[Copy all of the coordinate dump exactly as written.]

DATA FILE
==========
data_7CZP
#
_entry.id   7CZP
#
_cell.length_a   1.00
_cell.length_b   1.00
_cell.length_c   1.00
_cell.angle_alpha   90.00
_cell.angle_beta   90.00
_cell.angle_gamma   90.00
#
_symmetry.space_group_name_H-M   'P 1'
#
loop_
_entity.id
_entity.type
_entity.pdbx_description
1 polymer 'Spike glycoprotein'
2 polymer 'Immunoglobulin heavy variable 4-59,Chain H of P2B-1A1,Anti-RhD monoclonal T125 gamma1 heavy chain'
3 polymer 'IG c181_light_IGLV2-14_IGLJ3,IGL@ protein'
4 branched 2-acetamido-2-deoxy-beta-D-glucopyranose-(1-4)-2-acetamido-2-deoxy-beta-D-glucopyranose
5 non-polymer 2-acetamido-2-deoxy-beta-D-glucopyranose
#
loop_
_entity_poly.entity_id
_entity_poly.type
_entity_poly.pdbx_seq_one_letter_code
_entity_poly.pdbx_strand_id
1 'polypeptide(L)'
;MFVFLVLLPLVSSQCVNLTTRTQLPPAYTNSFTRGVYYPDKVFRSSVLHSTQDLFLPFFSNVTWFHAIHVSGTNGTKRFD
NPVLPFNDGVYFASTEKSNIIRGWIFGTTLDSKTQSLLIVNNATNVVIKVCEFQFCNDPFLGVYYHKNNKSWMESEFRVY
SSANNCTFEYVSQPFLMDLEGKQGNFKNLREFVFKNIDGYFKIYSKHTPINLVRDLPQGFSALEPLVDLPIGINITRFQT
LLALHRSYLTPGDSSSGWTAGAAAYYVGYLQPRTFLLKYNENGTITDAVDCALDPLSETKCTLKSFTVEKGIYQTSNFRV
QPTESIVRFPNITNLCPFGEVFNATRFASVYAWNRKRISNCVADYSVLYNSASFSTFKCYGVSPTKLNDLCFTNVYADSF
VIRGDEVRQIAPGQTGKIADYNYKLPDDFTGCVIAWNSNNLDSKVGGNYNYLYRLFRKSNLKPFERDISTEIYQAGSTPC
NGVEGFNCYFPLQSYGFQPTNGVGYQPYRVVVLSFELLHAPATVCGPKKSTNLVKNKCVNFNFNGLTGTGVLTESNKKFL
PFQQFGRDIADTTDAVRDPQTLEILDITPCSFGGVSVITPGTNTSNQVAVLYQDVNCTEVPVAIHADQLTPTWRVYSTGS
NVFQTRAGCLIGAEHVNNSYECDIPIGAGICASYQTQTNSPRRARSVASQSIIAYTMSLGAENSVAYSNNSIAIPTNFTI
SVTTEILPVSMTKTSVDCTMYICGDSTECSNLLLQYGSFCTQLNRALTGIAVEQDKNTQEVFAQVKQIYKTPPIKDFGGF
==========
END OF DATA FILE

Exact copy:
data_7CZP
#
_entry.id   7CZP
#
_cell.length_a   1.00
_cell.length_b   1.00
_cell.length_c   1.00
_cell.angle_alpha   90.00
_cell.angle_beta   90.00
_cell.angle_gamma   90.00
#
_symmetry.space_group_name_H-M   'P 1'
#
loop_
_entity.id
_entity.type
_entity.pdbx_description
1 polymer 'Spike glycoprotein'
2 polymer 'Immunoglobulin heavy variable 4-59,Chain H of P2B-1A1,Anti-RhD monoclonal T125 gamma1 heavy chain'
3 polymer 'IG c181_light_IGLV2-14_IGLJ3,IGL@ protein'
4 branched 2-acetamido-2-deoxy-beta-D-glucopyranose-(1-4)-2-acetamido-2-deoxy-beta-D-glucopyranose
5 non-polymer 2-acetamido-2-deoxy-beta-D-glucopyranose
#
loop_
_entity_poly.entity_id
_entity_poly.type
_entity_poly.pdbx_seq_one_letter_code
_entity_poly.pdbx_strand_id
1 'polypeptide(L)'
;MFVFLVLLPLVSSQCVNLTTRTQLPPAYTNSFTRGVYYPDKVFRSSVLHSTQDLFLPFFSNVTWFHAIHVSGTNGTKRFD
NPVLPFNDGVYFASTEKSNIIRGWIFGTTLDSKTQSLLIVNNATNVVIKVCEFQFCNDPFLGVYYHKNNKSWMESEFRVY
SSANNCTFEYVSQPFLMDLEGKQGNFKNLREFVFKNIDGYFKIYSKHTPINLVRDLPQGFSALEPLVDLPIGINITRFQT
LLALHRSYLTPGDSSSGWTAGAAAYYVGYLQPRTFLLKYNENGTITDAVDCALDPLSETKCTLKSFTVEKGIYQTSNFRV
QPTESIVRFPNITNLCPFGEVFNATRFASVYAWNRKRISNCVADYSVLYNSASFSTFKCYGVSPTKLNDLCFTNVYADSF
VIRGDEVRQIAPGQTGKIADYNYKLPDDFTGCVIAWNSNNLDSKVGGNYNYLYRLFRKSNLKPFERDISTEIYQAGSTPC
NGVEGFNCYFPLQSYGFQPTNGVGYQPYRVVVLSFELLHAPATVCGPKKSTNLVKNKCVNFNFNGLTGTGVLTESNKKFL
PFQQFGRDIADTTDAVRDPQTLEILDITPCSFGGVSVITPGTNTSNQVAVLYQDVNCTEVPVAIHADQLTPTWRVYSTGS
NVFQTRAGCLIGAEHVNNSYECDIPIGAGICASYQTQTNSPRRARSVASQSIIAYTMSLGAENSVAYSNNSIAIPTNFTI
SVTTEILPVSMTKTSVDCTMYICGDSTECSNLLLQYGSFCTQLNRALTGIAVEQDKNTQEVFAQVKQIYKTPPIKDFGGF